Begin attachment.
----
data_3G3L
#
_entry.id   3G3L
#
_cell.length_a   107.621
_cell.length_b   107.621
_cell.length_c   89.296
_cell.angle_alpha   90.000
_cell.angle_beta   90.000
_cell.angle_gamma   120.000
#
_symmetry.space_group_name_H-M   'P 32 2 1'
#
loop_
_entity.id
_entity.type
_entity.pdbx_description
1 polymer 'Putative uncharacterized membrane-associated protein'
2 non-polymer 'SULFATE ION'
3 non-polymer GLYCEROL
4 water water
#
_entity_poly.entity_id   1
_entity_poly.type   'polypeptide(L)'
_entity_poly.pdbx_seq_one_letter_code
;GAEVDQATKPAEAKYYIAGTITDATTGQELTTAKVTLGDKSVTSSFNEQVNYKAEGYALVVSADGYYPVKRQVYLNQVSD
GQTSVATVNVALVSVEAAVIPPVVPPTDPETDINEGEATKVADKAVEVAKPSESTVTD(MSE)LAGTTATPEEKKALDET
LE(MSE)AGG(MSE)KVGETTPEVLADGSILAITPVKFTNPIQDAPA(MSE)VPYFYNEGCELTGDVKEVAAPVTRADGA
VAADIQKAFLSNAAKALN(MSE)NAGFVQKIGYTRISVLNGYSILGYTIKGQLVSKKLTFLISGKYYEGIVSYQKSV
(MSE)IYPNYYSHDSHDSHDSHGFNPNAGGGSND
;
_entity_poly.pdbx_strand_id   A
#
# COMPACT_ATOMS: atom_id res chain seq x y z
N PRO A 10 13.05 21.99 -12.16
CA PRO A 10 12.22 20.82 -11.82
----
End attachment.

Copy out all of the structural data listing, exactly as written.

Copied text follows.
data_3G3L
#
_entry.id   3G3L
#
_cell.length_a   107.621
_cell.length_b   107.621
_cell.length_c   89.296
_cell.angle_alpha   90.000
_cell.angle_beta   90.000
_cell.angle_gamma   120.000
#
_symmetry.space_group_name_H-M   'P 32 2 1'
#
loop_
_entity.id
_entity.type
_entity.pdbx_description
1 polymer 'Putative uncharacterized membrane-associated protein'
2 non-polymer 'SULFATE ION'
3 non-polymer GLYCEROL
4 water water
#
_entity_poly.entity_id   1
_entity_poly.type   'polypeptide(L)'
_entity_poly.pdbx_seq_one_letter_code
;GAEVDQATKPAEAKYYIAGTITDATTGQELTTAKVTLGDKSVTSSFNEQVNYKAEGYALVVSADGYYPVKRQVYLNQVSD
GQTSVATVNVALVSVEAAVIPPVVPPTDPETDINEGEATKVADKAVEVAKPSESTVTD(MSE)LAGTTATPEEKKALDET
LE(MSE)AGG(MSE)KVGETTPEVLADGSILAITPVKFTNPIQDAPA(MSE)VPYFYNEGCELTGDVKEVAAPVTRADGA
VAADIQKAFLSNAAKALN(MSE)NAGFVQKIGYTRISVLNGYSILGYTIKGQLVSKKLTFLISGKYYEGIVSYQKSV
(MSE)IYPNYYSHDSHDSHDSHGFNPNAGGGSND
;
_entity_poly.pdbx_strand_id   A
#
# COMPACT_ATOMS: atom_id res chain seq x y z
N PRO A 10 13.05 21.99 -12.16
CA PRO A 10 12.22 20.82 -11.82